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Gajandra and the Curse of the Six Monkeys


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· Gajandra and
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And so it was that the people of Bangrumgagupta sent out an emissary to spread the word that they had found a new and reliable hero in the young Gajandra, so bold of eye and toned of skin was he.

Lo, thereupon there came a request, from far afield in the North, near the Kingdom that was then known as "Unknown Lands." Said the request,

"Gajandra of Might So May He Be,
But We More Trouble Have Than He,
Send Quick His Girth and Sandaled Foot,
For We To Death a Curse Must Put."

"Why do all of these requests rhyme?" asked the young demi-god of his faithful servant and advisor, Jutu.

"Do not the dogs of Oakland bite their leash when time of trouble speaks?"

"Uh, ...yeah, whatever you say, Jutu. So then, let us saddle up the Gwambi and thither to the Unknown Lands go!"

And with that, they did, and days upon days later came upon the little-known Kingdom of Unkown Lands, which seemed to be surrounded by a dense jungle.

"Gajandra the Golden Shaman!" came a craggly voice from behind a banana tree.

Gajandra was quick to pivot and wield his royal anxiety as if twere a weapon of sorts.

"Who speaks to me?"

There before them stood a short man, a mortal man, with turban folded in most unusual manner, and a small, little waist-coat thing round his middle.

"I am the one who asked for your help," said the strange little man. You must free us from the curse before we all starve!"

"Curse? What curse is that?"

"We are an agricultural Kingdom, subsisting mainly on the fruit of the lush jungle which surrounds us. Some time ago a foreign food-processing multinational put a horrible curse upon our food sources!"

"They poisoned your food?"

"No! But they made it such that none dare so much as pick the fruit of our hitherto life-sustaining trees!"

Both Gajandra and Jutu looked around, espying a nearby clump of Bao-Bao trees, a moist and supple brook snaggling past ten rocks, distant snow-capped mountains, and several large banana trees within arms' reach.

"I am sorry funny little man, but I still do not understand."

"Here," said the man, picking a banana from a nearby tree, "Have a banana -- and you will see what we are up against. But first, sign here please." The little man extended a sheaf of papyrus attached to a small, flat wooden board with a metal clip binding the papyrus to the board through the power of coiled metal.

Gajandra took the board and began to peruse the document. "But I cannot read this--it is written in symbols far alien to my native Sanskrit."

"Well...just take my word for it--you'll want to sign this," offered the little man, genially, as he extended a quill to Gajandra.

"Jutu, what thinketh you--should I sign this sheaf?"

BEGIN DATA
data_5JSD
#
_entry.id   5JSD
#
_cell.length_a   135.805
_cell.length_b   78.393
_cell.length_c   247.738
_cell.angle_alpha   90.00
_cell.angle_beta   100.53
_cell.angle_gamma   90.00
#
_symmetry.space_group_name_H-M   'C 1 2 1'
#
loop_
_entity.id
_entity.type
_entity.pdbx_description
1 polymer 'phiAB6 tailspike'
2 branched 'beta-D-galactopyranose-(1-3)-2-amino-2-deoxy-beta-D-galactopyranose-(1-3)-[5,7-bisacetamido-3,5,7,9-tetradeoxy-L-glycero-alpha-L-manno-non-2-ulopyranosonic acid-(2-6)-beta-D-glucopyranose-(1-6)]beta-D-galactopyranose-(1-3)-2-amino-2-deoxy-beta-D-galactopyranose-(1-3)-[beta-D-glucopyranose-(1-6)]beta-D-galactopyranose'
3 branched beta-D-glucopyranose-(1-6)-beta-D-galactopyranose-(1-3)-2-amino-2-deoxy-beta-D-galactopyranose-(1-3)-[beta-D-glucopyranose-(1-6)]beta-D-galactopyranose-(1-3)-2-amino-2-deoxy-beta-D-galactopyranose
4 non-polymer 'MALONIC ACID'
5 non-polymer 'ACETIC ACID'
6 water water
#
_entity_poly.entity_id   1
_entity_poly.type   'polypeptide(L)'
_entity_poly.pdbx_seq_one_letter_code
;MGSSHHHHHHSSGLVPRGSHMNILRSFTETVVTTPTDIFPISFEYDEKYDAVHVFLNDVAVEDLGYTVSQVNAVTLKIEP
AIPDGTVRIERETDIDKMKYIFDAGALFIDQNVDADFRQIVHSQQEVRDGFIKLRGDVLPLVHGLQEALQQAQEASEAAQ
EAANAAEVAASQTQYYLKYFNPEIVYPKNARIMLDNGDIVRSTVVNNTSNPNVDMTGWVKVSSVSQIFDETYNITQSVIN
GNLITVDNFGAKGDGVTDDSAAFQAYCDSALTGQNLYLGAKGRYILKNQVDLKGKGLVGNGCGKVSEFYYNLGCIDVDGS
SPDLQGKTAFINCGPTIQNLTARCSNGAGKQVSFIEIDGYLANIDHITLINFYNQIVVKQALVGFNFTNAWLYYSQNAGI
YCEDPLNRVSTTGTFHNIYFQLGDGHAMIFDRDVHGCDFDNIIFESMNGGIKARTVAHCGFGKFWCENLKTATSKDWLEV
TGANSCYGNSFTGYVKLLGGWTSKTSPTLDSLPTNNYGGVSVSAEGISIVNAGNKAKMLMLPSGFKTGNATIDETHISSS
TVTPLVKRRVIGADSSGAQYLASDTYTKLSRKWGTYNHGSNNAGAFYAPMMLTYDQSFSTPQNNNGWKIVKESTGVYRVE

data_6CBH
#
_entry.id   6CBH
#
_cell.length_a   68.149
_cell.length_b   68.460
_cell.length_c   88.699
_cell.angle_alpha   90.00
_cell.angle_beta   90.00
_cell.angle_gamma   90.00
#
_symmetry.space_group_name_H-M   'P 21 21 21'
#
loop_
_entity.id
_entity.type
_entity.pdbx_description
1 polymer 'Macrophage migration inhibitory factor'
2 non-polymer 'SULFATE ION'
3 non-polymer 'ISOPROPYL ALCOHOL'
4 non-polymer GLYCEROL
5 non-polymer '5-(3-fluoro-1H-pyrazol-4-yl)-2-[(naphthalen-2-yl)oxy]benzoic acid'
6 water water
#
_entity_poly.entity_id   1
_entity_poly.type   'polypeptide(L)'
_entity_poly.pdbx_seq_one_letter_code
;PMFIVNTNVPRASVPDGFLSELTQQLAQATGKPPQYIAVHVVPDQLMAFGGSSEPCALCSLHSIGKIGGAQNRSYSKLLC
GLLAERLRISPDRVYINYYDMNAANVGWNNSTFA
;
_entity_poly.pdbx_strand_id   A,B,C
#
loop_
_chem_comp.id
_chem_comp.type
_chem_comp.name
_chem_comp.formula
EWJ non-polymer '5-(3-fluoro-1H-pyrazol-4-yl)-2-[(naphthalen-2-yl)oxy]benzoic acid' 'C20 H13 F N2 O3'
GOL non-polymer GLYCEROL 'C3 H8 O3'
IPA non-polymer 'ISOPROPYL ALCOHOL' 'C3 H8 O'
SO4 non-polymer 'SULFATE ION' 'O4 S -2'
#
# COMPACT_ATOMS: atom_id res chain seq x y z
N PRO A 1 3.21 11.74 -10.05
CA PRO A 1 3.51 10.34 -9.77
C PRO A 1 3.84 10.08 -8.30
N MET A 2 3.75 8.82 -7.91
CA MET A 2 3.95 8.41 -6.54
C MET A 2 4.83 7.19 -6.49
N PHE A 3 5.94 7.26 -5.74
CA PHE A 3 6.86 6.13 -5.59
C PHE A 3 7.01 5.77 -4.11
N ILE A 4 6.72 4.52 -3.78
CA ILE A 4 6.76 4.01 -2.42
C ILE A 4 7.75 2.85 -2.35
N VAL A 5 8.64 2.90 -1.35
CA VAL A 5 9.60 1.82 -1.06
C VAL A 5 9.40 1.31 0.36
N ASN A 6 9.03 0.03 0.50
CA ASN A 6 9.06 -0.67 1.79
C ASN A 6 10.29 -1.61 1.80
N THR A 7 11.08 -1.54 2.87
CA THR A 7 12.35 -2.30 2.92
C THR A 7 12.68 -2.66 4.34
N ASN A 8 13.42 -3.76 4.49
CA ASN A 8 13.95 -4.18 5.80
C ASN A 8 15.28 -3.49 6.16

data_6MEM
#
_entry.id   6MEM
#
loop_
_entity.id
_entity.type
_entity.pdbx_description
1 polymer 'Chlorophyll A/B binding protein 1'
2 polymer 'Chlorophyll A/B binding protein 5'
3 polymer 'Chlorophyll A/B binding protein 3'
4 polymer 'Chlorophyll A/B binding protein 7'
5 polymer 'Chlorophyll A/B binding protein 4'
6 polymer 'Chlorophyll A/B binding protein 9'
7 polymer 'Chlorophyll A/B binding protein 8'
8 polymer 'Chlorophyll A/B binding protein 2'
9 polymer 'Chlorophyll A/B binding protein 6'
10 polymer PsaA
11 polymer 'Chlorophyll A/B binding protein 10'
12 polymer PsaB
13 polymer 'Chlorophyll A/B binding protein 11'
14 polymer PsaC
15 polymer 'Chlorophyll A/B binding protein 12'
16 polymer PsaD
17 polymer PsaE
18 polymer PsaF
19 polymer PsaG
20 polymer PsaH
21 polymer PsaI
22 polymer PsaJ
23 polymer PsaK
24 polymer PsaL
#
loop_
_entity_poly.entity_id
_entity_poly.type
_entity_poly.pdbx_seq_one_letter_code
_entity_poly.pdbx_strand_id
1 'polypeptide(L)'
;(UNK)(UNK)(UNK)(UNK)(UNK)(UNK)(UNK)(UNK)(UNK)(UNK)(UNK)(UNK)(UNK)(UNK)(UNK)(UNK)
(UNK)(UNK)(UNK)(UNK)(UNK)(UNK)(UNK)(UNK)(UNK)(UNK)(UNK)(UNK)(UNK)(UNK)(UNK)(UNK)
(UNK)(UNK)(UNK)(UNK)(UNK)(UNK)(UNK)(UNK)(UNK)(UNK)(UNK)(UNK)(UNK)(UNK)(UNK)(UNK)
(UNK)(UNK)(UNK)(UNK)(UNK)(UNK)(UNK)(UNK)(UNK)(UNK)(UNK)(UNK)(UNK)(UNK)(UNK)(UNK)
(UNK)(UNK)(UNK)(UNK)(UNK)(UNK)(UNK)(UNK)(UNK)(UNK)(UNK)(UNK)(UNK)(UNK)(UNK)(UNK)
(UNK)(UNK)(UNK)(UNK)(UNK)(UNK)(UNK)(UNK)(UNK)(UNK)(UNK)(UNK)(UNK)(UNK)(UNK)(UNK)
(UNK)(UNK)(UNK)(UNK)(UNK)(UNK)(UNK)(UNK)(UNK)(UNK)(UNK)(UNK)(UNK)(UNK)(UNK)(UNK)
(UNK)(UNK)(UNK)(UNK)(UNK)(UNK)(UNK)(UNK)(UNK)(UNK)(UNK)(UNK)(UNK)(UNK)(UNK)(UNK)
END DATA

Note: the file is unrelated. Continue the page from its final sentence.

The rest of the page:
"The willow doth not fly North for the winter, not its blossoms predominate at Sangkluth time; yet do we not still wish to have several willows near our property, for enhancement's sake?"

Our hero paused for a second, trying to wrench the meaning from Jutu's scrimshaw-like wisdom.

"Right, whatever," mumbled Gajandra, as he imprinted his family mark on the sheaf. "Now what is it in deed that you have summoned me for?"

"Eat the fruit, and know our sorrow, O great Gajandra," instructed the little man as he took back the signed contract.

As Gajandra began to peel the tasty fruit, a dark and terrible-looking castle sprang from the jungle before them. Its turrets were being circumflown by vultures, and from its gaping maw came a most foul and frightful stench.

"Demon!" cried Gajandra, "what manner of bedevilled banana have you fed to me?!"

"It is the only way for you to break the curse!" shouted the little man, as the young warrior-prophet found himself transported and now held immobile upon a table affixed with leathern ringlets at wrist and ankle placement.

At that point a great light shown from an adjoining room filled with gems and implements most fanciful and unknown. As was his duty, Jutu sat silently in the corner of the room, awaiting such time as his master had fulfilled his destiny.

There was a magical pane between the lighted room and Gajandra's table room. It was clear as water, yet hard as rock.

Gajandra lay still for several moments before boredom got the best of him.

"Well, what now?" he called out to the Unknown.

As if Gajandra's voice were a whip cracking upon the back of an ass, the mysterious room instantly grew brighter and six small doors slid open. Out from the doors came prancing six monkeys of all types. Even from his prone position, Gajandra could make out a squirrel monkey, two macaques, a tufted lemur, a Red-assed baboon, and a Sub-Saharan chimpanzee. The monkeys bounded about the room for a bit and then settled down.

Attracted to one of the light-emitting gems, one of the macaques reached out to touch it. To his surprise, a bell rang and a green ovally candy with the letter "m" imprinted on it came out of a slot below the gem. One second later, Gajandra heard a loud crackling noise and felt a harsh pain in his left knee. It was as if he were being stung by ten wasps all at once in the same spot.

"Aiiiieeee," he cried out in pain.

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